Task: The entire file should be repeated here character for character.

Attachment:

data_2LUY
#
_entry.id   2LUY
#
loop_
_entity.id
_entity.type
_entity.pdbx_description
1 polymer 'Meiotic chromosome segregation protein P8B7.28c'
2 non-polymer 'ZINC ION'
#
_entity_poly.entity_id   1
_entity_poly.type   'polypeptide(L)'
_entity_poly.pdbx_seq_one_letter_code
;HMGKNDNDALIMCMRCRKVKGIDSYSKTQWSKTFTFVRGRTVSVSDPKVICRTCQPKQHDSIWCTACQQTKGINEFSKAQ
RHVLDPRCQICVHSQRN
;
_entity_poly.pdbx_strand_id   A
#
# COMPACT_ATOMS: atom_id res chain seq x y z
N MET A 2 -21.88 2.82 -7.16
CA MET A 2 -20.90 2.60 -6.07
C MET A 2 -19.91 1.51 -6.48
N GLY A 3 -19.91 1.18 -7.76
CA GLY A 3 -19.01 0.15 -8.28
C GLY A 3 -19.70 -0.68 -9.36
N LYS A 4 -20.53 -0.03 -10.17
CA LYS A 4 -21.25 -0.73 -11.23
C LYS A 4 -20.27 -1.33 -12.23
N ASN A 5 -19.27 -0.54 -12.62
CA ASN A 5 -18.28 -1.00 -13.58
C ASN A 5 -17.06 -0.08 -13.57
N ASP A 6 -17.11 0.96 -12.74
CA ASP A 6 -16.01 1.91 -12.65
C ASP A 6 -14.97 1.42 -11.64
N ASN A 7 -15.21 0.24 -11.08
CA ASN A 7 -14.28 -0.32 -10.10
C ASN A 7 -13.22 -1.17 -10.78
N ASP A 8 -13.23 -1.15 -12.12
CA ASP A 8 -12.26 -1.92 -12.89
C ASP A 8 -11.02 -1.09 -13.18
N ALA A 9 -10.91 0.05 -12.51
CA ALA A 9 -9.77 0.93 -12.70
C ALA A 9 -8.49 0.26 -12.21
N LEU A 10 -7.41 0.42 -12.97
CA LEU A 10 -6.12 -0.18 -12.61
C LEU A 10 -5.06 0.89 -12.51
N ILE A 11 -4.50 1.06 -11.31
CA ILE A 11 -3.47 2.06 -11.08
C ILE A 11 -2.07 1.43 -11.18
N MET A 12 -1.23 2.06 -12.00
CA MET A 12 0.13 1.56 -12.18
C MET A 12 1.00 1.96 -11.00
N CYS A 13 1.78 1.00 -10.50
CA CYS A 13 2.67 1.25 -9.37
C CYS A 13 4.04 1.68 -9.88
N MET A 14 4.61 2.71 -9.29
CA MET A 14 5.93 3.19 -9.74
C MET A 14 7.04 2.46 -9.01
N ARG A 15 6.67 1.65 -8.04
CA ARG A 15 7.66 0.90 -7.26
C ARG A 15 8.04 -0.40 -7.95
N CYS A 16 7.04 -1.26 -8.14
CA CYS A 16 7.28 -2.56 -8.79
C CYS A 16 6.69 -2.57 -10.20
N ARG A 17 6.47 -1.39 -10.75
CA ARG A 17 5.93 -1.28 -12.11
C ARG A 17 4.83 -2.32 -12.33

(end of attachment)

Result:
data_2LUY
#
_entry.id   2LUY
#
loop_
_entity.id
_entity.type
_entity.pdbx_description
1 polymer 'Meiotic chromosome segregation protein P8B7.28c'
2 non-polymer 'ZINC ION'
#
_entity_poly.entity_id   1
_entity_poly.type   'polypeptide(L)'
_entity_poly.pdbx_seq_one_letter_code
;HMGKNDNDALIMCMRCRKVKGIDSYSKTQWSKTFTFVRGRTVSVSDPKVICRTCQPKQHDSIWCTACQQTKGINEFSKAQ
RHVLDPRCQICVHSQRN
;
_entity_poly.pdbx_strand_id   A
#
# COMPACT_ATOMS: atom_id res chain seq x y z
N MET A 2 -21.88 2.82 -7.16
CA MET A 2 -20.90 2.60 -6.07
C MET A 2 -19.91 1.51 -6.48
N GLY A 3 -19.91 1.18 -7.76
CA GLY A 3 -19.01 0.15 -8.28
C GLY A 3 -19.70 -0.68 -9.36
N LYS A 4 -20.53 -0.03 -10.17
CA LYS A 4 -21.25 -0.73 -11.23
C LYS A 4 -20.27 -1.33 -12.23
N ASN A 5 -19.27 -0.54 -12.62
CA ASN A 5 -18.28 -1.00 -13.58
C ASN A 5 -17.06 -0.08 -13.57
N ASP A 6 -17.11 0.96 -12.74
CA ASP A 6 -16.01 1.91 -12.65
C ASP A 6 -14.97 1.42 -11.64
N ASN A 7 -15.21 0.24 -11.08
CA ASN A 7 -14.28 -0.32 -10.10
C ASN A 7 -13.22 -1.17 -10.78
N ASP A 8 -13.23 -1.15 -12.12
CA ASP A 8 -12.26 -1.92 -12.89
C ASP A 8 -11.02 -1.09 -13.18
N ALA A 9 -10.91 0.05 -12.51
CA ALA A 9 -9.77 0.93 -12.70
C ALA A 9 -8.49 0.26 -12.21
N LEU A 10 -7.41 0.42 -12.97
CA LEU A 10 -6.12 -0.18 -12.61
C LEU A 10 -5.06 0.89 -12.51
N ILE A 11 -4.50 1.06 -11.31
CA ILE A 11 -3.47 2.06 -11.08
C ILE A 11 -2.07 1.43 -11.18
N MET A 12 -1.23 2.06 -12.00
CA MET A 12 0.13 1.56 -12.18
C MET A 12 1.00 1.96 -11.00
N CYS A 13 1.78 1.00 -10.50
CA CYS A 13 2.67 1.25 -9.37
C CYS A 13 4.04 1.68 -9.88
N MET A 14 4.61 2.71 -9.29
CA MET A 14 5.93 3.19 -9.74
C MET A 14 7.04 2.46 -9.01
N ARG A 15 6.67 1.65 -8.04
CA ARG A 15 7.66 0.90 -7.26
C ARG A 15 8.04 -0.40 -7.95
N CYS A 16 7.04 -1.26 -8.14
CA CYS A 16 7.28 -2.56 -8.79
C CYS A 16 6.69 -2.57 -10.20
N ARG A 17 6.47 -1.39 -10.75
CA ARG A 17 5.93 -1.28 -12.11
C ARG A 17 4.83 -2.32 -12.33